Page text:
Tukwila - 2 Billion Transistors Of Goodness
The upcoming quad-core Itanium processor, codenamed Tukwila, will herald in a number of firsts. It will not only be the first 2 billion transistor processor, it will also be the first quad-core Itanium processor, as well as the first processor to use the new Intel QuickPath point-to-point processor interconnect. Here are the details.
Core, Cache & Memory
The Tukwila is the first quad-core Itanium processor. With multi-threading support, it can handle up to 8 threads simultaneously. You can see the general chip design in the micrograph on the right.
Like other Itanium processors, it will have a three-tier cache hierarchy - L1, L2 and L3. However, Intel refused to go into the details, like the actual cache sizes. They would only reveal that the total on-die cache would be 30MB.
While that may sound like a lot, it actually means that each Tukwila core has less cache (7.5MB of L2 and L3 cache per core) than the current Itanium processors which boast up to 12MB of L3 cache alone per core.
Of course, cache isn't everything. The Tukwila, after all, has four processing cores. It also uses the new QuickPath Interconnect which would greatly improve processor-to-processor bandwidth.
There will be a total of four full QuickPath links and two half links. When we asked about the reason for this rather odd choice, Justin only replied enigmatically, "We selected this based on our assessment for designing a highly scalable platform with high bandwidth and low latency."
The Tukwila has two integrated QuickPath memory controllers which would support registered DDR3 DIMMs via a buffer chip on board. Each processor will have four DDR3 channels with a peak total bandwidth of 34 GB/s. That would mean the integrated memory controllers only support registered DDR3 up to the PC3-8500 speed grade.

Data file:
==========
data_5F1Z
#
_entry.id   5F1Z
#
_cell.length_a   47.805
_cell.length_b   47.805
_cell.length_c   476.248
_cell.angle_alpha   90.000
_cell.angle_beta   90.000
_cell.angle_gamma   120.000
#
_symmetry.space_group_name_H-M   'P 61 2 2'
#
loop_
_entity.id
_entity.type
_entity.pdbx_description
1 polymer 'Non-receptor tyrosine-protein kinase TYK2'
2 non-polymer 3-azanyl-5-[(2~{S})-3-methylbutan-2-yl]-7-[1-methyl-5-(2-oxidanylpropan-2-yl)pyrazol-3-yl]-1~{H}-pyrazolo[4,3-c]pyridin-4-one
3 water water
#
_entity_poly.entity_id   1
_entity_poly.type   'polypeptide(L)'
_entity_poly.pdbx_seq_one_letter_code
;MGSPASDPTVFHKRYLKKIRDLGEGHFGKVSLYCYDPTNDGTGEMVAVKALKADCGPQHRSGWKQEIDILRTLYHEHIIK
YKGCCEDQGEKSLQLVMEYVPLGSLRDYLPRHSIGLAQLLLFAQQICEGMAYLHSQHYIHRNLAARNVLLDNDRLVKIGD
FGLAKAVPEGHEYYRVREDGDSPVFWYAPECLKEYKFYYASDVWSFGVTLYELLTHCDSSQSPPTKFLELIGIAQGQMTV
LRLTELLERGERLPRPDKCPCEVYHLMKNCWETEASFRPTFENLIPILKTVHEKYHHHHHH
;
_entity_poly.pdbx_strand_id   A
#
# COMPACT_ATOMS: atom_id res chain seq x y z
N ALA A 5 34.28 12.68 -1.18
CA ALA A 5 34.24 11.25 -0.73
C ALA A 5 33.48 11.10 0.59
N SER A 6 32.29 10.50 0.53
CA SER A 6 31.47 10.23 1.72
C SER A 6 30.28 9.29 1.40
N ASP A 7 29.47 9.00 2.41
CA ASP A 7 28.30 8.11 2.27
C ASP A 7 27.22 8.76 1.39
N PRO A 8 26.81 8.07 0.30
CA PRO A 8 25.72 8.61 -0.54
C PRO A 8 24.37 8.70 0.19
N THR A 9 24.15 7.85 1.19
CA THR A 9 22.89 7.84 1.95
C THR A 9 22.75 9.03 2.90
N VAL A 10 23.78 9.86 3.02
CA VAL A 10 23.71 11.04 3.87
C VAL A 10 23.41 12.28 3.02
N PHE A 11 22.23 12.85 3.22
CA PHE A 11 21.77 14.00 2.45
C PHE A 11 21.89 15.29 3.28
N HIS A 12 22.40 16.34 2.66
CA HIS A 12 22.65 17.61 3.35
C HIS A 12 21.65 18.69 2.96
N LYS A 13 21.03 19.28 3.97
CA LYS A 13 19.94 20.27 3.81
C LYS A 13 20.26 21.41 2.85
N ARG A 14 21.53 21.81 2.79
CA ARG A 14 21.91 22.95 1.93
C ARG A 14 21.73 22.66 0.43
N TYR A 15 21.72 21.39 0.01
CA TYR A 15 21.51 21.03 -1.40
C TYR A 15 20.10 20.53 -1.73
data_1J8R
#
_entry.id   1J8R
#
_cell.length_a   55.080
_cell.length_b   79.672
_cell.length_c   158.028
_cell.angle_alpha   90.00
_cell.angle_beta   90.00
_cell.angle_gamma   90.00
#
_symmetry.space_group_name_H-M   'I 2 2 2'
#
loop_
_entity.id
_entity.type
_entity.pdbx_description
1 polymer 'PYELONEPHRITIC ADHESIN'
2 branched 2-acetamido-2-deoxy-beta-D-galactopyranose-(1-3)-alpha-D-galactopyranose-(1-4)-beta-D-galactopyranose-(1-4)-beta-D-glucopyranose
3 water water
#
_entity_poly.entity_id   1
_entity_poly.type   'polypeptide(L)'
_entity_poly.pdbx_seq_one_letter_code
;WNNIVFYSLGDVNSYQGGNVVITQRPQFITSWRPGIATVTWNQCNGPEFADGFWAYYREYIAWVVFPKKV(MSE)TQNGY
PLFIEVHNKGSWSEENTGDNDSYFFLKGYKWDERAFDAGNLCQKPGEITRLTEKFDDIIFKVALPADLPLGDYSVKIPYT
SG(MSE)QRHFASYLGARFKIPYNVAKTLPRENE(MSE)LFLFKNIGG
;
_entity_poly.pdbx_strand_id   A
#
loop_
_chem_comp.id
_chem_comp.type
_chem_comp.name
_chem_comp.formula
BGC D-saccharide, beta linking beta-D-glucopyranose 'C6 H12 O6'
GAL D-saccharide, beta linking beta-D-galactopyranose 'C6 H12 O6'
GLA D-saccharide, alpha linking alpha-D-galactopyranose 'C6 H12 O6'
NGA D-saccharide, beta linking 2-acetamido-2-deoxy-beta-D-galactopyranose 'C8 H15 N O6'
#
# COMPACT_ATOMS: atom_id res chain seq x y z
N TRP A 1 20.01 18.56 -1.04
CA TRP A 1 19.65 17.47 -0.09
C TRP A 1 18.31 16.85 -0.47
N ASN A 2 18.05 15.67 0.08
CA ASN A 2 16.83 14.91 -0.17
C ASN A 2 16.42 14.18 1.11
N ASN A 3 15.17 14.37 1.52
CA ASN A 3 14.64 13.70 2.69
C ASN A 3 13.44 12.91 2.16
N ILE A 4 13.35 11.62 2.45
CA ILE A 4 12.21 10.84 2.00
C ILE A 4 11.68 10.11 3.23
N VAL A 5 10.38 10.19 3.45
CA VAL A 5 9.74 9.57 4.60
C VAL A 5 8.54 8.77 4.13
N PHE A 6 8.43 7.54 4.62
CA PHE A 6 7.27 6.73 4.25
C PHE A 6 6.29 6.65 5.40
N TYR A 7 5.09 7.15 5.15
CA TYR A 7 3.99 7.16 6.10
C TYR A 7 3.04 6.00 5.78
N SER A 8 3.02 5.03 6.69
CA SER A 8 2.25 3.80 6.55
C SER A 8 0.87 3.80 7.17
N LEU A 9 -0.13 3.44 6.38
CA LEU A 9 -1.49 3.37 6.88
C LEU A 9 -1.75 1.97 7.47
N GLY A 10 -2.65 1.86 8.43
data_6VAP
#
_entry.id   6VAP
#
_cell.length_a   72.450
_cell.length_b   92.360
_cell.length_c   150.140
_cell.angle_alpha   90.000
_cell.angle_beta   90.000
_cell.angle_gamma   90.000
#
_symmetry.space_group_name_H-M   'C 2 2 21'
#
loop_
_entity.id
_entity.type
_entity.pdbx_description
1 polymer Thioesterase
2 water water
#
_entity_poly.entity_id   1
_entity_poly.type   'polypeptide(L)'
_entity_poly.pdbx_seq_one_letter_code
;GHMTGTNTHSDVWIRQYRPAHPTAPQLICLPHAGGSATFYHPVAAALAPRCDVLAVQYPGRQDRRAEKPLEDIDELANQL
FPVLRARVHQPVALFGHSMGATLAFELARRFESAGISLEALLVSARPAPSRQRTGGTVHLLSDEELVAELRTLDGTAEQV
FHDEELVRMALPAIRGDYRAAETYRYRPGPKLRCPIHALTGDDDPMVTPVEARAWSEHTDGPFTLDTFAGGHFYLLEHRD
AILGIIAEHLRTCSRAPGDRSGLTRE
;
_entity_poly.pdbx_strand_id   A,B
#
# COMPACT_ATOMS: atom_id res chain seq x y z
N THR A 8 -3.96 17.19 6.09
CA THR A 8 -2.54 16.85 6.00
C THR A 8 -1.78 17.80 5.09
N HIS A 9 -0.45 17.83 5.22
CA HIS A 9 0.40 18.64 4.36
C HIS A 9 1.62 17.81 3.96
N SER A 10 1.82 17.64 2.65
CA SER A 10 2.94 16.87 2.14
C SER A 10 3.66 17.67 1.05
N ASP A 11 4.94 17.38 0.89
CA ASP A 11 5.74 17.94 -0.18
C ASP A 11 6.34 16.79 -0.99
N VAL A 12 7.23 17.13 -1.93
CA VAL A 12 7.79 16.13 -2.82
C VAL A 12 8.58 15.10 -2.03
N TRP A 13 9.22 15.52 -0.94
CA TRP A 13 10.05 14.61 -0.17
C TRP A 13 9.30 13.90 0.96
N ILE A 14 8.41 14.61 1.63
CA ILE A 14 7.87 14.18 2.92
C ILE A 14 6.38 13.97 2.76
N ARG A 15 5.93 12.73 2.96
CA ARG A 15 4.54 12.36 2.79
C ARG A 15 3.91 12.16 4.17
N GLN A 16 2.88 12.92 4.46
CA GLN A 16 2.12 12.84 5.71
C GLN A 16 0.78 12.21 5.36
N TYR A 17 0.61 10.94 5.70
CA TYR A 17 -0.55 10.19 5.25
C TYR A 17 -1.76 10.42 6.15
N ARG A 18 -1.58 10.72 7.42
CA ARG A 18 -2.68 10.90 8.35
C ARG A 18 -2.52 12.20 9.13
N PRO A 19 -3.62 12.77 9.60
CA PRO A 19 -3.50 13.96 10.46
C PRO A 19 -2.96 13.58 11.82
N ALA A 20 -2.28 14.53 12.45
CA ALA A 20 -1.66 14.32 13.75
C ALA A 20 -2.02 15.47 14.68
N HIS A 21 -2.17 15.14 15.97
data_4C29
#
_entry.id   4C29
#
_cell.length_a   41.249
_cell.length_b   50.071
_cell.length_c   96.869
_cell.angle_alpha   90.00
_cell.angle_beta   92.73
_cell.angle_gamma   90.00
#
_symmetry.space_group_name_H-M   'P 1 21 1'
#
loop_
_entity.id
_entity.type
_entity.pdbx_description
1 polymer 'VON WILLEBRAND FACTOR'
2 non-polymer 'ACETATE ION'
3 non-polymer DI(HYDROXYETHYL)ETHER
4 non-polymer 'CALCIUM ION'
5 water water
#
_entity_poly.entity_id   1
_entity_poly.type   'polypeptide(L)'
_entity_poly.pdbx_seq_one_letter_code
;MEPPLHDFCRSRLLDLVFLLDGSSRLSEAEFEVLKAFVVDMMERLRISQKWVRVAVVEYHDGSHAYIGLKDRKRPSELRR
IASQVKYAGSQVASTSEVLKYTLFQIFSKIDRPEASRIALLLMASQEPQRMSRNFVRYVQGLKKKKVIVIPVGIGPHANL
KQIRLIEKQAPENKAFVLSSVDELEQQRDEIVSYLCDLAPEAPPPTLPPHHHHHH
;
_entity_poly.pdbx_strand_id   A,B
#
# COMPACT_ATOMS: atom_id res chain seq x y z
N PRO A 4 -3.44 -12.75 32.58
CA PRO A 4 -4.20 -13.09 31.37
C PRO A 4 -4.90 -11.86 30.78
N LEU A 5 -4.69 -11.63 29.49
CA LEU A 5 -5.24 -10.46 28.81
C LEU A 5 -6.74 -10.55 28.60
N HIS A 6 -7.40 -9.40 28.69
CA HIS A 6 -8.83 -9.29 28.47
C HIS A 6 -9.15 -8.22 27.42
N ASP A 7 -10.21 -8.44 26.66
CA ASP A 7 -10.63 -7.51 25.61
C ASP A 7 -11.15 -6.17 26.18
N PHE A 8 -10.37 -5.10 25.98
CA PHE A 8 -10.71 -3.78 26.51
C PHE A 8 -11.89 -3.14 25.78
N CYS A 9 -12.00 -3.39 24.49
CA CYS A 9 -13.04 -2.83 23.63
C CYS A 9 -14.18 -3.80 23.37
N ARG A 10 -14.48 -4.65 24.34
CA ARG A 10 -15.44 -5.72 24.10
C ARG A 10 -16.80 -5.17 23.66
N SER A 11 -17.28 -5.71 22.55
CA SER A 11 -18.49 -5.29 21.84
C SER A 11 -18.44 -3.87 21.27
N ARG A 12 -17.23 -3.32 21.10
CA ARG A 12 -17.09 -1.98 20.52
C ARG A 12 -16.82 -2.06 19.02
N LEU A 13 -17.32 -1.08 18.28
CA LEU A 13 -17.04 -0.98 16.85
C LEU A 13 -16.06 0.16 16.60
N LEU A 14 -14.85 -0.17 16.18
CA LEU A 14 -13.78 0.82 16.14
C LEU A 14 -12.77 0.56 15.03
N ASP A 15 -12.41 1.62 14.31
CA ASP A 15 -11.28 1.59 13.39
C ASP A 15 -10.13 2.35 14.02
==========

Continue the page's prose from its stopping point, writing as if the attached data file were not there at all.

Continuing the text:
Thanks to the features above, Intel says it will deliver over twice the performance of the current dual-core Itanium 9100 (Montvale) series of processors.
At launch, which would be in the second half of 2008, Intel will offer at least two different SKUs. The first would be a 2 GHz SKU with a 170W TDP. Although there have been some speculation that the Tukwila is not capable of sustaining 2 GHz on all four cores, Intel asserts that the 170W TDP model is capable of doing so.
The second SKU would have a 130W TDP. It is currently unknown what clock speed this model would run at. However, Intel claims it would offer twice the performance of the dual-core Itanium 9100 series of processors at 25% more power consumption.
The Tukwila features improved Soft Error Rate (SER) immunity, thanks to soft error hardened circuits which have been designed for advanced RAS (Reliability, Availability and Serviceability). What this means is the Tukwila will have equivalent "per-socket SER" as the dual-core Itanium 9100 (Montvale) series of processors, even with almost 3X the number of logic circuits.
Can you imagine - the performance of an Intel Pentium M at just 1-2 watts of power?
The world's first 2 billion transistor processor, the Tukwila is also the first to feature the new QuickPath Interconnect and QuickPath integrated memory controllers.
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